- Facilities now hit by the strike are owned by BP, Shell, Tesoro (NYSE:TSO), Marathon Petroleum (NYSE:MPC) and LyondellBasell (NYSE:LYB).
Thu, Feb. 5, 7:12 PM
- The United Steelworkers union has rejected the latest offer from U.S. refiners, continuing the strike at nine plants over wages, benefits and safety issues.
- The nine affected sites include seven refineries that account for ~10% of U.S. fuel-making capacity, but the union’s action could be expanded if its terms aren’t met, as the United Steelworkers represent hourly workers at 65 refineries as well as dozens of other plants.
- The plants hit by the strike are owned by Royal Dutch Shell (RDS.A, RDS.B) - the lead negotiator in talks with the union - Tesoro (NYSE:TSO), Marathon Petroleum (NYSE:MPC) and LyondellBasell (NYSE:LYB), and are located in Washington, California, Texas and Kentucky.
Tue, Feb. 3, 6:24 PM
- Tesoro (NYSE:TSO) has been hit the hardest in the strike at U.S. oil refiners, with workers walking out of three of its plants, as the United Steelworkers union targets the company, according to a Bloomberg report.
- More than 1,400 TSO employees were called to strike, more than a third of the total workers who walked out nationally, and that's no accident: TSO won a reputation in negotiations with local union members three years ago for being an especially hard bargainer, which has put a bullseye on the company during the current negotiations.
- The union also called for strikes at two plants owned by Shell (RDS.A, RDS.B), two refineries and a co-generation unit owned by Marathon Petroleum (NYSE:MPC), and a LyondellBasell (NYSE:LYB) refinery; modern refineries are highly automated, and plant owners say they will be able to sustain normal operations during the strike by using non-union workers.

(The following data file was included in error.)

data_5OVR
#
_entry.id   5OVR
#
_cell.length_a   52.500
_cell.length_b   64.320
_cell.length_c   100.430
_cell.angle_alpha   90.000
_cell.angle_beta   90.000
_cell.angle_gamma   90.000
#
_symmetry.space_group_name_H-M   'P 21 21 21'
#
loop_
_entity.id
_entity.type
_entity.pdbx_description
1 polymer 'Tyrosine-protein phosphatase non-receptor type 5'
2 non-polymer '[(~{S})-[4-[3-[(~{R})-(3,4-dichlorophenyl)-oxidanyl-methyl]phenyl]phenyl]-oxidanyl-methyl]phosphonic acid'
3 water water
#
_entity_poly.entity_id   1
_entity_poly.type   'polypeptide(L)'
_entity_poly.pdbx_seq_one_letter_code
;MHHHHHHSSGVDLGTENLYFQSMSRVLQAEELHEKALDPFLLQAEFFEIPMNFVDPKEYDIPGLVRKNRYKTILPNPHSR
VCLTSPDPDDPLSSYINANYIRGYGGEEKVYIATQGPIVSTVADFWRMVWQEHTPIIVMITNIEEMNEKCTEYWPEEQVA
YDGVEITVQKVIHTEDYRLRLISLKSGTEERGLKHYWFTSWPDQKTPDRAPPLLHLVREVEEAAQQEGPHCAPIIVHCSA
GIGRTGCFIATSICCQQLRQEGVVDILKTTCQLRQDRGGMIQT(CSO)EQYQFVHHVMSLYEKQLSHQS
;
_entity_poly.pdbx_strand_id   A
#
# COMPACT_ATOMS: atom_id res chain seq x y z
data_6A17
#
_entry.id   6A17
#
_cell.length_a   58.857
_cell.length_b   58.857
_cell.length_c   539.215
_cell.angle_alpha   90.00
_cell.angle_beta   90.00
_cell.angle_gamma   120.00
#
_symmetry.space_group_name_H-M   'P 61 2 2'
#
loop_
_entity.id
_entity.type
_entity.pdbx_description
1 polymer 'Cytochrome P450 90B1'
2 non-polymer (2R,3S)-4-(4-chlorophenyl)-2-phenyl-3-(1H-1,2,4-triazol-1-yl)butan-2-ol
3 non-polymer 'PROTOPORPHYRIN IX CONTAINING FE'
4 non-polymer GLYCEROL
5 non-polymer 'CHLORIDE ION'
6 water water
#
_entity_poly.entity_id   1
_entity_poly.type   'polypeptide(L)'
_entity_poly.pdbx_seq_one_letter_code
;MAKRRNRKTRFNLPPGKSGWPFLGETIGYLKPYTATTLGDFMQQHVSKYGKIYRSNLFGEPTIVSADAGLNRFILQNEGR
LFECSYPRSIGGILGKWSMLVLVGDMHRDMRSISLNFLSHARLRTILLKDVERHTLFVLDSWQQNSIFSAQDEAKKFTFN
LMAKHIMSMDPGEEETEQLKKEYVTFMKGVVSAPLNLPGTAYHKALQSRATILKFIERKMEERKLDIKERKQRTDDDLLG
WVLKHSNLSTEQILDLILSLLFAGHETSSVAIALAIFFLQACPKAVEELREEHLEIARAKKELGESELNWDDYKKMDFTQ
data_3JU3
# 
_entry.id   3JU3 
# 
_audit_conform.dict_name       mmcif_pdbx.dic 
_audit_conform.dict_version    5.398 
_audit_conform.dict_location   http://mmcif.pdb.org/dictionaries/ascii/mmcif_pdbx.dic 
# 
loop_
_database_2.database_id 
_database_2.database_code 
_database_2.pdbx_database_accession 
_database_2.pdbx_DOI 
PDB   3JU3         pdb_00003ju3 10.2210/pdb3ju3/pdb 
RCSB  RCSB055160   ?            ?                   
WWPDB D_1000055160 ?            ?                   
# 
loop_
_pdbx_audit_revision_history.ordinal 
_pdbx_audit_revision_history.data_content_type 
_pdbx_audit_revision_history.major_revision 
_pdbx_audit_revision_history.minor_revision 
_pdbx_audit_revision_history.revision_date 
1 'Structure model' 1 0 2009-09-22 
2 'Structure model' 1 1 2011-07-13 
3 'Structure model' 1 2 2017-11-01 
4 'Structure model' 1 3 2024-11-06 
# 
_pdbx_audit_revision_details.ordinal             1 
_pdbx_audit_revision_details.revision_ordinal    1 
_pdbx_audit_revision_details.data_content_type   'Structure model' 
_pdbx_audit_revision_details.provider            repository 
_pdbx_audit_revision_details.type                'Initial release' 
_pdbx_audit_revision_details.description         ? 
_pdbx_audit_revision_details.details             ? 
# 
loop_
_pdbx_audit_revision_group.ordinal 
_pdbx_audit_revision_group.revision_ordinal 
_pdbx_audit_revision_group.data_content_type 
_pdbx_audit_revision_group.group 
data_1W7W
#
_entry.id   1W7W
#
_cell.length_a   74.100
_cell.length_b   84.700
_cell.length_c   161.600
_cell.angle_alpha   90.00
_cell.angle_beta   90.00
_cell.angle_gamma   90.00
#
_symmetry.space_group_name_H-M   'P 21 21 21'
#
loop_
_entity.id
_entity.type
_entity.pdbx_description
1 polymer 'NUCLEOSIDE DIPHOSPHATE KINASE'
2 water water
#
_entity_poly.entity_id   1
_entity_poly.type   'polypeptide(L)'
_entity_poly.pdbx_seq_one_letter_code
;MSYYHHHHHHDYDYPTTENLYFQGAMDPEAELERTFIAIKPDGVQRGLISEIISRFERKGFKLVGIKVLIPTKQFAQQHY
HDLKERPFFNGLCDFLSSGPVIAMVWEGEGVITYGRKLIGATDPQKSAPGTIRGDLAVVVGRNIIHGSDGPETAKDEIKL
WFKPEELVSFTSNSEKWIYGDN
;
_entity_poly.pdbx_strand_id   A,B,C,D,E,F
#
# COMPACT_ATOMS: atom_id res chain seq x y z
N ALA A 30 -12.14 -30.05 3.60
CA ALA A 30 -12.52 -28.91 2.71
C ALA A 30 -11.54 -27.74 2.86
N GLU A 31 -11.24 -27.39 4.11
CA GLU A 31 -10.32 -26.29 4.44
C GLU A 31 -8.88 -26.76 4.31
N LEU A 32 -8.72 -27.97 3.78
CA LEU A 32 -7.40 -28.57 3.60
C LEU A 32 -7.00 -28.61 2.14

- Negotiations are resuming tonight between union leaders and Shell, the lead negotiator for the refineries, amid increasingly strident language.
Tue, Feb. 3, 7:06 AM
Mon, Feb. 2, 5:30 PM
Mon, Feb. 2, 8:19 AM
- One of the nine U.S. oil refineries and chemical plants where union workers are striking has shut down, but the other refineries so far are running normally as operators initiated contingency plans, calling on trained managers as replacement workers.
- Tesoro (NYSE:TSO) says its 166K bbl/day Martinez, Calif., refinery, was being shut because it was in the midst of planned maintenance work; TSO says management was operating its refinery in Carson, Calif., and that managers were set to take over from union workers at its plant in Anacortes, Wash.
- Other companies hit by the strike so far are Royal Dutch Shell (RDS.A, RDS.B), Marathon Petroleum (NYSE:MPC) and LyondellBasell (NYSE:LYB).
- If a new agreement isn’t hammered out this week and the strike spreads, “You can forget about $2 gasoline,” says Carl Larry, director of oil and gas at the Frost & Sullivan consulting firm. “People are going to be freaked out."
- Crude oil prices are rising this morning, as investors focus on the falling U.S. rig count that signals lower production ahead; WTI +0.5% at $48.50/bbl, Brent +1.1% at $53.60.